Students can blend the elements of their findings to create a plausible solution for the NGO project and demonstrate these findings in their final blog and in final multi‐media presentation/video.
The general purpose of a presentation is to “inform” and to encourage “action”. During a presentation the audience constantly asks itself: what is this? Where is it going? And, how will it help me? These questions must be answered clearly and simply by the presentation.
Multi‐media or audio‐visual presentations can inform the audience faster and often more convincingly than a written or spoken narrative. This week we will explore what criteria should be taken into consideration in composing of an audiovisual presentation. What tools and techniques can be used to create a multimedia presentation?
Videos are widely and easily shared online. An online presentation can be viewed by internet users all over the world while you, as the creator, are absent. Therefore, the presentation should communicate your knowledge on the topic and communicate your message. It represents your team!
Typically a multimedia presentation contains at least one of the following elements: Video, Animation, Sound (this could be a voice‐over, background music), and Navigation Structure. When the presentation is considered to be online, then it is computer based and can contain interactive experience that incorporates text, graphics, and even virtual reality.
Below is an example created by one of the project teams from 2012
Monday Classroom Activity
- Be prepared to plan your work and share your team agenda with your tutor about your final preparations for your video/presentation
- Instead of the first breakout hour, we will have a production workshop. The outline is below.
- In the second breakout hour, focus on your video production plan using what you have learned.
- Be prepared as two students will be asked to summarize the day’s work during the Hangout
- Be prepared to help take collaborative notes and engage in the Hangout (our last one!)
Production Workshop Outline
- Strategies to compose the presentation (narratives, finalizing the storyboards, the thumb rules) and
- Techniques and introduction to some softwares + photo/video studio.
- Criteria for evaluating presentations
Evaluation criteria (3 minutes)
- the sequence of information should be logical
- clear storyline: problem, purpose and advice
- citations: tools, acknowledgements, credentials, resources (creative comments)
- reflection on the topics of per week
Production (7 minutes)
- pre-production: what needs to be done?
- audio: tips + introduction to Garageband
- visual: tips
- verbal: text and image (example will be shown)
- diagrams: where to use it?
Techniques (15 minutes)
- the big picture
- the reminder
- 3,30 thumb rule
- png sequence
- hand drawing+moviemaker/imovie
- extensions and formats
- online tools
- transactions: different types+tips
Tools (15 minutes)
- iMovie: quick intro
- windows movie maker: quick intro
- screen capture: ishowu
- adobe premiere: quick intro
- adobe after effect: useful tools in after effects + example
Workshop: storyboard, timing, task division, technique and strategy (20 minutes)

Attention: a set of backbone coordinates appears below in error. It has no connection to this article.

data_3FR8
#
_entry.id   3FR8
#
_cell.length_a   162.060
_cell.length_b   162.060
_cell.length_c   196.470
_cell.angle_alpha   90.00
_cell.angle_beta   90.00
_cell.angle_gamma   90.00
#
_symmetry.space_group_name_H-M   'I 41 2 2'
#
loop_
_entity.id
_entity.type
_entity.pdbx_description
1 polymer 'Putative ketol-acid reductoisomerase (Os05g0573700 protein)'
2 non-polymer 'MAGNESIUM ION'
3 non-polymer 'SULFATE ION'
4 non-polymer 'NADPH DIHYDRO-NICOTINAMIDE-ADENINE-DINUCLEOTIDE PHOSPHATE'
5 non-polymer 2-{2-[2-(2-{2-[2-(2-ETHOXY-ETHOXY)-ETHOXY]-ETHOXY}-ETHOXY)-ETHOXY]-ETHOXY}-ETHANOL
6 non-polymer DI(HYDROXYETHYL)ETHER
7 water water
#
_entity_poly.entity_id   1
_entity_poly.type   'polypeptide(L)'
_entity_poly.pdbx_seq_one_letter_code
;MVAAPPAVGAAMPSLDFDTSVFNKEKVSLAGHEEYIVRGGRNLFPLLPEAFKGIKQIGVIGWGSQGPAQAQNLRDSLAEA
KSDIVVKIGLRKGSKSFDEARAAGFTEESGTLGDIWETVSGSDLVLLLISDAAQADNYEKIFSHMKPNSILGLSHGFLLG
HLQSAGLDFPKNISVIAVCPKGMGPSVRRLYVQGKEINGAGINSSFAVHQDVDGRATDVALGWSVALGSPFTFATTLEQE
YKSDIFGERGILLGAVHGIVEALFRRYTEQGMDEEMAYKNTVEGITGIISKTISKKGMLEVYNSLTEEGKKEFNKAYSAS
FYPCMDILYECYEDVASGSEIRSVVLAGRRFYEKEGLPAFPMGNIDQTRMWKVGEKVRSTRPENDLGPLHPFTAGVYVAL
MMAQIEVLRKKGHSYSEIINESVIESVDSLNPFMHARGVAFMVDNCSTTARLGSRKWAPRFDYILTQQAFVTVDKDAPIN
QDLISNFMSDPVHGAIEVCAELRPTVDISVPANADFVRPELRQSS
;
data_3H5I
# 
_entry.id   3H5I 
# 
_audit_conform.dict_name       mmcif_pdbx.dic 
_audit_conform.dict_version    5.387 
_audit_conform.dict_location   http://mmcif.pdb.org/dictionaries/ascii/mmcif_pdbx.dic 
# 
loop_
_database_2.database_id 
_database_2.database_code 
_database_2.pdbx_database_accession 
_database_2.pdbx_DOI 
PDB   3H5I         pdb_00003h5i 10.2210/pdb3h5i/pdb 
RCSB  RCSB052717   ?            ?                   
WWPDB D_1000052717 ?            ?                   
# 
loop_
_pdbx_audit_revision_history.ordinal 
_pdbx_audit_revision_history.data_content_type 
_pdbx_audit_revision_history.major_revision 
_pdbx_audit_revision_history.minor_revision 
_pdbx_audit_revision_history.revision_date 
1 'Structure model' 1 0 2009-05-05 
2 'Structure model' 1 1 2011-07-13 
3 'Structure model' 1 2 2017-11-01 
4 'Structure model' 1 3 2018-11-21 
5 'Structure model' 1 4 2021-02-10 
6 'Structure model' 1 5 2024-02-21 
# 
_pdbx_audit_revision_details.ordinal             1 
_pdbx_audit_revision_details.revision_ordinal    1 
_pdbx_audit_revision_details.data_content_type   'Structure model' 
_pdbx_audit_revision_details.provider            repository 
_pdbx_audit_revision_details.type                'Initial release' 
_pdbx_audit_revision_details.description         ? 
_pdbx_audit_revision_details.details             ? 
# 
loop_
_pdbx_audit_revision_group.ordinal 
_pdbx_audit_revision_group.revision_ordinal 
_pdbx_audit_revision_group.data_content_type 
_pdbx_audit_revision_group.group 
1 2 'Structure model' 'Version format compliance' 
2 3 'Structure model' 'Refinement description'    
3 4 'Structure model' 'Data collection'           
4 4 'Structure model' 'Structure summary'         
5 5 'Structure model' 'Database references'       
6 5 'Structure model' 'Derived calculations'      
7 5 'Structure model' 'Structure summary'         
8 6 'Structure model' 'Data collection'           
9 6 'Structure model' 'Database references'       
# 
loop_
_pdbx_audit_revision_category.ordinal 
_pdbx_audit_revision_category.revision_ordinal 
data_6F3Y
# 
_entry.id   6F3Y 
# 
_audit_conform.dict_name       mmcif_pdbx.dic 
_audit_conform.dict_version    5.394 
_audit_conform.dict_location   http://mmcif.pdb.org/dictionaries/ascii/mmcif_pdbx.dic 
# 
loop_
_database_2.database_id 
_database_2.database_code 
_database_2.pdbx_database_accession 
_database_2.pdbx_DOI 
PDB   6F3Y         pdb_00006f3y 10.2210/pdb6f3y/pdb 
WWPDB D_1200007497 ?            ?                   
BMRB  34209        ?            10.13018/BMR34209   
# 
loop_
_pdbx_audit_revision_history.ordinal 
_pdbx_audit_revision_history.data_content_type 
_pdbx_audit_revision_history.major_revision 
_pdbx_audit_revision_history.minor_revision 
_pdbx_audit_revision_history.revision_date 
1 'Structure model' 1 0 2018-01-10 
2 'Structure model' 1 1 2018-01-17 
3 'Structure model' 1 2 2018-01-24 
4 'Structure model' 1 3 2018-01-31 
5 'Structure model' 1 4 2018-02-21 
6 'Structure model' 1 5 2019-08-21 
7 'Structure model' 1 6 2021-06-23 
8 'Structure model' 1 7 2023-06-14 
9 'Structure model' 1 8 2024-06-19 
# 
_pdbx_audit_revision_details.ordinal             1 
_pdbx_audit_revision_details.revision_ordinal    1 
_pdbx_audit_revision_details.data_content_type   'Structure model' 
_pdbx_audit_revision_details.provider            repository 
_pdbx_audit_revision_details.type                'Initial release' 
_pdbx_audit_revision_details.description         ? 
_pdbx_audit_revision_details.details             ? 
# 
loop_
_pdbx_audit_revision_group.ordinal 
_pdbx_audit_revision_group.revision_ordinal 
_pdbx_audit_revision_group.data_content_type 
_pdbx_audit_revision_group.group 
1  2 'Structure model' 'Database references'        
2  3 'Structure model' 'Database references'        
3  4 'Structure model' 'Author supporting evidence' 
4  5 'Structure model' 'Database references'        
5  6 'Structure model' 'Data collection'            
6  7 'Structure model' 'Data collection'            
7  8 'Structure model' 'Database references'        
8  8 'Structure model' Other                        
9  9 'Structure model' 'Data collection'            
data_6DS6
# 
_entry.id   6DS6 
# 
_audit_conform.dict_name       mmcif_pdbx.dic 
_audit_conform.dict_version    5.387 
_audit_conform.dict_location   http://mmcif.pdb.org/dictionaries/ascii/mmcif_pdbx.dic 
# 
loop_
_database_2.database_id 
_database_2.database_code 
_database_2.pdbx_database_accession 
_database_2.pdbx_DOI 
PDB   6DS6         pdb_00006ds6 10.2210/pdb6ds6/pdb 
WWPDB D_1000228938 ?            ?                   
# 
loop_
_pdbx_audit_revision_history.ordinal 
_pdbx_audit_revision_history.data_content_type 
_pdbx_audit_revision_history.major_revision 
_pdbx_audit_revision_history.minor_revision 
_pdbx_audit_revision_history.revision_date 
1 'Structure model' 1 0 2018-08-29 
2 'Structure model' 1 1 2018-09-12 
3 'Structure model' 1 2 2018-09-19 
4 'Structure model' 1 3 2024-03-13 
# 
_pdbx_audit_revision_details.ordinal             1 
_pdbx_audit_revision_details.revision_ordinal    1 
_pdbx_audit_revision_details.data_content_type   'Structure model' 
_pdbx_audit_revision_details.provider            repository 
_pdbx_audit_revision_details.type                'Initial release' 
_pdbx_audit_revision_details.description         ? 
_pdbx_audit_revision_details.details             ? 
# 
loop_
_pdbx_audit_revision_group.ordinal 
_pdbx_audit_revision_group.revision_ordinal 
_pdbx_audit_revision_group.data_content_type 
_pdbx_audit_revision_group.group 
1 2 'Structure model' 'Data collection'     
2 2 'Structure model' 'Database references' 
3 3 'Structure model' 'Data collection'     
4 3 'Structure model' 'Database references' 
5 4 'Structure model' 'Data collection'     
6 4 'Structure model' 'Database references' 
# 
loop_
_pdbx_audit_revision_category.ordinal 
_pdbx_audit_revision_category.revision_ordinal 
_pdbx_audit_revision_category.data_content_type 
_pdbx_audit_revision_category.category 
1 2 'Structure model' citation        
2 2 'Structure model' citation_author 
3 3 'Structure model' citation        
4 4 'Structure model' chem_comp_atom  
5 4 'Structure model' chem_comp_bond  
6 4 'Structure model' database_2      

- templates will be handed out and you will set your strategy based on a sequence of steps
Second Hour: Planning
Now is the time to prepare you video presentation. It must be under 5 minutes long (as part of your overall presentation no longer than 9,5 minutes) and ready for presentation during Week 9.
To make an online multimedia presentation you need to make a well‐defined plan that enables you to translate your storyboard into a final product. It should include what needs to be done, who will do it and by when. It should include clarity of what tools you need to complete your video. We recommend you create a production schedule so everyone knows what is happening.
In converting your storyboard into reality, consider your key message(s) and how you will communicate it (them). Your presentation should have:
- a clear navigation scheme (the order of what you present and how it links together across the video),
- a coherent narration,
- an organized content design,
- clear justification of your conclusions,
- potential interactivity, and
- an appropriate graphical design.
Make sure in you appropriately reference your data and resources in the credits, as a link to a supporting document or other creative means. Make sure you have obtained appropriate permissions for any external images or resources you use. Include the permission information in the credits.
Discuss these factors with your group and make decisions. Get final sign off from your tutor before you go into production. Then you can move into production of your video.
Hangout: To Be Determined
Personal Blog Reflection: Final Prompt
Your post by midnight on Tuesday night, comments by midnight on Friday.
Through your research, what is the one most important thing have you learned about using online communities and networks in innovative design? Considering all you have learned and experienced through our classroom time and your work for your clients, what are your design principles for designing and fostering online communities or networks? Don’t know what design principles are? Here are a few examples in the design world (your challenge will be to adapt them to online communities and networks!):
- Design Principles (adactio)
- Dieter Rams: ten principles for good design (Vitsœ)
- 7 Design Principles, Inspired By Zen Wisdom (Co.DESIGN)
We are at the end of Project Community. What would you tell next year’s class about the course? What are your tips for getting the most out of it? How will it be valuable as you continue your path through the IDE program?